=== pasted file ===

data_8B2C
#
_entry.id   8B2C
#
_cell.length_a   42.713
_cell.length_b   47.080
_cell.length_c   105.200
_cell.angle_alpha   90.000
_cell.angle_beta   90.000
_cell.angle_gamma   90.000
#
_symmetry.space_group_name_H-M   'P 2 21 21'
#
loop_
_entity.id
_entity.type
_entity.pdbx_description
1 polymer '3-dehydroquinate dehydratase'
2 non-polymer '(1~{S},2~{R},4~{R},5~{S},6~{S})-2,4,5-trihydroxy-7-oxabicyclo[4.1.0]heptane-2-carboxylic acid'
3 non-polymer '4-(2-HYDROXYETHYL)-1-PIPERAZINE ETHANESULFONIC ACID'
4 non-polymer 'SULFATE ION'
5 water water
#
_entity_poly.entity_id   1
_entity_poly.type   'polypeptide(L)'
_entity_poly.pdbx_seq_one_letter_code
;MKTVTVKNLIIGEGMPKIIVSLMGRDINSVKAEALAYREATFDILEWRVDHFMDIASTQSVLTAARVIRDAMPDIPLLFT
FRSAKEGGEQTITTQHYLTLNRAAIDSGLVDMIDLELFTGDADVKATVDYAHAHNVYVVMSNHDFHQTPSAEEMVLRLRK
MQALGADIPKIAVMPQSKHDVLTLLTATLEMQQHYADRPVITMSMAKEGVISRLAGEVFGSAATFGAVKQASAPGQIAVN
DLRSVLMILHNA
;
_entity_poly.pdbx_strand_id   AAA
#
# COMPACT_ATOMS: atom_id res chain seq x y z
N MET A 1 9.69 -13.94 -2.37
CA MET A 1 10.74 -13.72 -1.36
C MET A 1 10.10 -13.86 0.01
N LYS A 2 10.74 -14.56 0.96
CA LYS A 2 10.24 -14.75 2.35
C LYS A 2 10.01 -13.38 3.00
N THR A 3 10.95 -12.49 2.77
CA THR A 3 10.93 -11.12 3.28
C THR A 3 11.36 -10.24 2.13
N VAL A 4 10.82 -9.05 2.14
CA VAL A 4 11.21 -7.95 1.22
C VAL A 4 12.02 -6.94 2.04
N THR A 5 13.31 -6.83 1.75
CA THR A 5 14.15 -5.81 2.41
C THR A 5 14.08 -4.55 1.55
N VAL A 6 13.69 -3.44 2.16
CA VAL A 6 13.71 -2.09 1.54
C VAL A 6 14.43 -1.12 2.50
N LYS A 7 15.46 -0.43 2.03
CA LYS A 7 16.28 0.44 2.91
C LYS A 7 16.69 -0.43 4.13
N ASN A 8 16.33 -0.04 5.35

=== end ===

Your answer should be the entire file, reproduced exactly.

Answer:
data_8B2C
#
_entry.id   8B2C
#
_cell.length_a   42.713
_cell.length_b   47.080
_cell.length_c   105.200
_cell.angle_alpha   90.000
_cell.angle_beta   90.000
_cell.angle_gamma   90.000
#
_symmetry.space_group_name_H-M   'P 2 21 21'
#
loop_
_entity.id
_entity.type
_entity.pdbx_description
1 polymer '3-dehydroquinate dehydratase'
2 non-polymer '(1~{S},2~{R},4~{R},5~{S},6~{S})-2,4,5-trihydroxy-7-oxabicyclo[4.1.0]heptane-2-carboxylic acid'
3 non-polymer '4-(2-HYDROXYETHYL)-1-PIPERAZINE ETHANESULFONIC ACID'
4 non-polymer 'SULFATE ION'
5 water water
#
_entity_poly.entity_id   1
_entity_poly.type   'polypeptide(L)'
_entity_poly.pdbx_seq_one_letter_code
;MKTVTVKNLIIGEGMPKIIVSLMGRDINSVKAEALAYREATFDILEWRVDHFMDIASTQSVLTAARVIRDAMPDIPLLFT
FRSAKEGGEQTITTQHYLTLNRAAIDSGLVDMIDLELFTGDADVKATVDYAHAHNVYVVMSNHDFHQTPSAEEMVLRLRK
MQALGADIPKIAVMPQSKHDVLTLLTATLEMQQHYADRPVITMSMAKEGVISRLAGEVFGSAATFGAVKQASAPGQIAVN
DLRSVLMILHNA
;
_entity_poly.pdbx_strand_id   AAA
#
# COMPACT_ATOMS: atom_id res chain seq x y z
N MET A 1 9.69 -13.94 -2.37
CA MET A 1 10.74 -13.72 -1.36
C MET A 1 10.10 -13.86 0.01
N LYS A 2 10.74 -14.56 0.96
CA LYS A 2 10.24 -14.75 2.35
C LYS A 2 10.01 -13.38 3.00
N THR A 3 10.95 -12.49 2.77
CA THR A 3 10.93 -11.12 3.28
C THR A 3 11.36 -10.24 2.13
N VAL A 4 10.82 -9.05 2.14
CA VAL A 4 11.21 -7.95 1.22
C VAL A 4 12.02 -6.94 2.04
N THR A 5 13.31 -6.83 1.75
CA THR A 5 14.15 -5.81 2.41
C THR A 5 14.08 -4.55 1.55
N VAL A 6 13.69 -3.44 2.16
CA VAL A 6 13.71 -2.09 1.54
C VAL A 6 14.43 -1.12 2.50
N LYS A 7 15.46 -0.43 2.03
CA LYS A 7 16.28 0.44 2.91
C LYS A 7 16.69 -0.43 4.13
N ASN A 8 16.33 -0.04 5.35